In this usage scenario, we insert the line/column information as content within the AppBarHint control. Then when the user taps anywhere inside of the green hint, the app bars display.
This new control will be available when the 2014.1 version of our WinRT/XAML Controls versions are released in March.
WinRT XAML Controls 2013.2 build 131 has been released and is now available for download. This build focuses on numerous enhancements and bug fixes. While many updates were made, major ones are listed below.
See the announcement post for the detailed list of enhancements and updates.
The Actipro WinRT XAML Controls 2013.2 have been released and are now ready for download. This version adds a complete port of our SyntaxEditor control and related add-ons, and also adds a number of new controls to existing products.
Major new features are described below. See the announcement post for the detailed list of enhancements and updates.
A new WinRT XAML Studio bundle option is available that includes SyntaxEditor, Charts, Micro Charts, and our Shared Library. The pricing saves you 40% over purchasing those products individually! Best of all, once you have an active WinRT XAML Studio subscription, you will receive any new control products added to the bundle for free while your subscription is active.
If you are an existing customer of our individual WinRT/XAML controls and would like to switch to studio bundle at a discounted price, please contact our sales team.
Our SyntaxEditor control is fully ported and now is available for use in WinRT/XAML apps! This code editor control lets you make any sort of IDE, script, or expression editor app.
SyntaxEditor is a powerful text editing control that is packed with features for efficient code editing, including syntax highlighting, code outlining, parsing, line numbers, block selection, IntelliPrompt UI, zooming, adornments, single-line mode, and much more. It is built on top of our next-generation extensible text/parsing framework and has many of the same code editing features found in the Visual Studio code editor. The WinRT/XAML version shares a codebase with the WPF and Silverlight versions of SyntaxEditor, making it easy to transition code between platforms.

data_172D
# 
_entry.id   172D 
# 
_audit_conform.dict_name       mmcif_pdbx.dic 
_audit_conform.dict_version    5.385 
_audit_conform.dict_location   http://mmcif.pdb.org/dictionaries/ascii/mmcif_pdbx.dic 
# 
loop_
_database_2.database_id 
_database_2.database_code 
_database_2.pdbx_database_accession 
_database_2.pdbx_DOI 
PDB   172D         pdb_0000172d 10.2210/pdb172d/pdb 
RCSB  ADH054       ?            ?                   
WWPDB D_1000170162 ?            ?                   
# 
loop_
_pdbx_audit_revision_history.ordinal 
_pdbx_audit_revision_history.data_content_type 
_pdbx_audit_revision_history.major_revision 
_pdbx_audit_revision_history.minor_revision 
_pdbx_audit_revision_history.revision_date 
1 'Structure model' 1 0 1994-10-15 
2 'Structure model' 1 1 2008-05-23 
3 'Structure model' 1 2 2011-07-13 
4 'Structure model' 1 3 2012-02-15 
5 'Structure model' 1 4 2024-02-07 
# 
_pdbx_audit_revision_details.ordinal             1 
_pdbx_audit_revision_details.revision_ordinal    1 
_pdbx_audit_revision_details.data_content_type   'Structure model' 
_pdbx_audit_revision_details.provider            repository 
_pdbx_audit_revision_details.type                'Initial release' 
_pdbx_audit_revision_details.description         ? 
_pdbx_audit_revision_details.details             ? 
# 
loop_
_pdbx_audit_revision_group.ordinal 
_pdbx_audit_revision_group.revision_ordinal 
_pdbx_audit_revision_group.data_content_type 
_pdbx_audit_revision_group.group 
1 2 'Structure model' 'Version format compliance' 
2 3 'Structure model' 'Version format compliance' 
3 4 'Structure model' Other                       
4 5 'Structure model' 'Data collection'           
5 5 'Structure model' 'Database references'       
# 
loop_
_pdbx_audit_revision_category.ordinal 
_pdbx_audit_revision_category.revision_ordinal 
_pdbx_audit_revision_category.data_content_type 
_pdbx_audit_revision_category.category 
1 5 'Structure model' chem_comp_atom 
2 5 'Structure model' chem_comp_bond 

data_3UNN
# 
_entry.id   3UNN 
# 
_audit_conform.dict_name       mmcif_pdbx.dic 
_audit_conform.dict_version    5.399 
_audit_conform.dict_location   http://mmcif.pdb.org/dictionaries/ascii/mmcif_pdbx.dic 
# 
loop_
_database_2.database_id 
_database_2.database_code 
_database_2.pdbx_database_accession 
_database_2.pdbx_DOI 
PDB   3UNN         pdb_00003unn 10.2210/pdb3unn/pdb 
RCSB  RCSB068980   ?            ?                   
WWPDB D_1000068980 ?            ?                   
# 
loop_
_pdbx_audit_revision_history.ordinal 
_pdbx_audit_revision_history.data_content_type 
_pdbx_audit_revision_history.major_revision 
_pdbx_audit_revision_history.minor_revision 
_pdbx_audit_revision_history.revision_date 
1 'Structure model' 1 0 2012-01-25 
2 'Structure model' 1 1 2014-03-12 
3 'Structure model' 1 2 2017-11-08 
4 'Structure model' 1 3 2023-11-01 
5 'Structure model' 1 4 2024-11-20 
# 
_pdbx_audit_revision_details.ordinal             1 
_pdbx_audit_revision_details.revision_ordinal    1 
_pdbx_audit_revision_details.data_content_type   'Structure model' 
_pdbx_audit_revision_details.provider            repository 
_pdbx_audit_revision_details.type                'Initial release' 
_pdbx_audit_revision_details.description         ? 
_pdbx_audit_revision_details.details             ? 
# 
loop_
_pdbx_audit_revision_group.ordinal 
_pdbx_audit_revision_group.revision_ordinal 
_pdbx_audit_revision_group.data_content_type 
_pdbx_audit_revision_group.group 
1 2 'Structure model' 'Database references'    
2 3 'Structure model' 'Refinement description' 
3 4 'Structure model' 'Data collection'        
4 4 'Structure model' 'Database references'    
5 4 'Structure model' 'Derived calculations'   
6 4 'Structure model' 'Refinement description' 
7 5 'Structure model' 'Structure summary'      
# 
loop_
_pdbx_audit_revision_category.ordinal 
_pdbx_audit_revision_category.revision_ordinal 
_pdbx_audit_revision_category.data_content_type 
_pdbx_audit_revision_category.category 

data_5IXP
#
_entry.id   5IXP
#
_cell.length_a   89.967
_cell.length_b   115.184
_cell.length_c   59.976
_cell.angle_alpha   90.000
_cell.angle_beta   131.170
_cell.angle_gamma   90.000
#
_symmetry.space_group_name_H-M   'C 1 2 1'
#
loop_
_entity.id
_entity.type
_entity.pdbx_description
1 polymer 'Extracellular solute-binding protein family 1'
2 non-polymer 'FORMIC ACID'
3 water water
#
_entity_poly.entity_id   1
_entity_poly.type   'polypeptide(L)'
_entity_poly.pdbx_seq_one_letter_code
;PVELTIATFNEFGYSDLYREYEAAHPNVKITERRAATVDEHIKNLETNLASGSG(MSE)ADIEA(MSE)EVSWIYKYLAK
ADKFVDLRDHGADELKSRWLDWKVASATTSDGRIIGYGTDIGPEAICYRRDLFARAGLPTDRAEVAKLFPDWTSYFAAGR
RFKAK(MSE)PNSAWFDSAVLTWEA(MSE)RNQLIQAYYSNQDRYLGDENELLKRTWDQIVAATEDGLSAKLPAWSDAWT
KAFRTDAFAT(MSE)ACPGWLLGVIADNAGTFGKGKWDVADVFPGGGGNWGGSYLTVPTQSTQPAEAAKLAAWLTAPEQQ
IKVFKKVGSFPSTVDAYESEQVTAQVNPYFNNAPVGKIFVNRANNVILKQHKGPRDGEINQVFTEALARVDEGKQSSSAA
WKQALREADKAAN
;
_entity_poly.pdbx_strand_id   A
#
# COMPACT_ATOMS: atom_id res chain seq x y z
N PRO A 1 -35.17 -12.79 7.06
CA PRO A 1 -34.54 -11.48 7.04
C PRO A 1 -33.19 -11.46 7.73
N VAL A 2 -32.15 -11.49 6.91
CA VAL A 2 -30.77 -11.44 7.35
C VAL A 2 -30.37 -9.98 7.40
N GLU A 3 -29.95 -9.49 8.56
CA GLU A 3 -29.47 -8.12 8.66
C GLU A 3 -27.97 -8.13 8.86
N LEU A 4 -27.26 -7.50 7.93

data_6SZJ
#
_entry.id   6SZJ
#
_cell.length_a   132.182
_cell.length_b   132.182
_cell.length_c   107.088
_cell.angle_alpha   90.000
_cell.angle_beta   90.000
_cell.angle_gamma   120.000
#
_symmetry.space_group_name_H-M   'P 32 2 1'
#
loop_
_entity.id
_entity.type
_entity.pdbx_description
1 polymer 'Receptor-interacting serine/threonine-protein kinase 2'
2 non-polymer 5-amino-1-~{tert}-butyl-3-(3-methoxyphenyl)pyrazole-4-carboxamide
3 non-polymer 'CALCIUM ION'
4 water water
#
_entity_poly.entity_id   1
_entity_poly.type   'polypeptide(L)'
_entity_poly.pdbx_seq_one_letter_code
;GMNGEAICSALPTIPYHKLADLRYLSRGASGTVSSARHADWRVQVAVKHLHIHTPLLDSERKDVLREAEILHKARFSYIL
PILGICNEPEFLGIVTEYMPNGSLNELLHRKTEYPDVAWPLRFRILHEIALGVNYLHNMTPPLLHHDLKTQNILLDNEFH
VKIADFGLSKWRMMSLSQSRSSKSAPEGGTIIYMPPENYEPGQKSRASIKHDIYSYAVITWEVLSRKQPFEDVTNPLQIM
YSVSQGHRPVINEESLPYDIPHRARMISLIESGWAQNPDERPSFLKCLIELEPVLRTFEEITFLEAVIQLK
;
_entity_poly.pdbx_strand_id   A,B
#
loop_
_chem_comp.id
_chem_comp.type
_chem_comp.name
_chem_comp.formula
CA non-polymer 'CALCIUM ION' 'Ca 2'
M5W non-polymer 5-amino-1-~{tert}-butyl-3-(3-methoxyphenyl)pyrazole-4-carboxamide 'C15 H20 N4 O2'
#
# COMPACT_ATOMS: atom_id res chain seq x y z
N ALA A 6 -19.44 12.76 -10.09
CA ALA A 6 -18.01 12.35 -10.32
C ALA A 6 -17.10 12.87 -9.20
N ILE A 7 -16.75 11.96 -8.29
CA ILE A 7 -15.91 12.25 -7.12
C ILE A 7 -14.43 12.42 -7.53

Now you can build your own apps, just like our free Code Writer app in the Windows Store.
The LL(*) Parser Framework is Actipro's own framework for constructing robust text parsers that work standalone or with code editor controls like SyntaxEditor. The framework features grammars that are written in C#/VB using EBNF-like notation, customizable AST construction, advanced error handling/reporting, easy code injection, a complete debugger UI, and much more.
The framework is included with the SyntaxEditor control for WinRT/XAML.
The SyntaxEditor .NET Languages Add-on is an optional add-on that provides automated IntelliPrompt completion lists, parameter info, quick info, code snippets, code outlining, parsing, AST construction, syntax error reporting, a resolver, formatting, and more for C# and Visual Basic documents.
A new pie chart control has been added to complement our other bar, line, area, and scatter chart offerings.
The pie chart supports advanced features like multiple label positioning and display options, legend display, nesting of multiple series, hierarchical data, and more.
Donut charts have been added as well. All the same features found in pie charts are found in donut charts, and the hole radius is fully configurable.
When using stacking bar or area charts with the percentage axis option, the percentage value labels now display on the axis.
A new and improved scatter sample has been added.
Dark themes are now fully supported out-of-the-box.
The XY charts now allow multi-part property paths to be specified in their XPath and YPath binding values.
Dark themes are now fully supported out-of-the-box for controls like box plot and candlestick.
RadialSlider is a circular slider that can be used to input any scalar value.
In the example above, a couple RadialSlider and RingSlice controls are combined to build a timer app.
RingSlice renders a portion of a ring at designated angles and radius.
The slice's start and end angles can be bound to any data and its appearance can be fully customized. Make dotted lines, add different end cap styles, etc.
CircularThumb is a thumb gripper with a circular shape and arrow adornment. It is what the end user interacts with in a RadialSlider, as seen in the screenshot above.
We've got an exciting new SyntaxEditor feature to announce that's been desired by a number of customers. And best of all, it's coming to all our supported platforms: WPF, Silverlight, WinRT/XAML (coming very shortly), and WinForms.
The new feature is the ability to edit multiple lines when a block selection is active, also known as column editing. First, let's review block selections.
Block selection occurs when you hold Shift+Alt and press the arrow keys. For instance if you press the Shift+Alt+Down shortcut a couple times, you create a block selection that in previous versions would end up selecting the entire three lines since its selection was zero-width (no real characters were selected). If you then pressed Shift+Alt+Right, it would make a rectangular selection that is three lines tall and one character wide.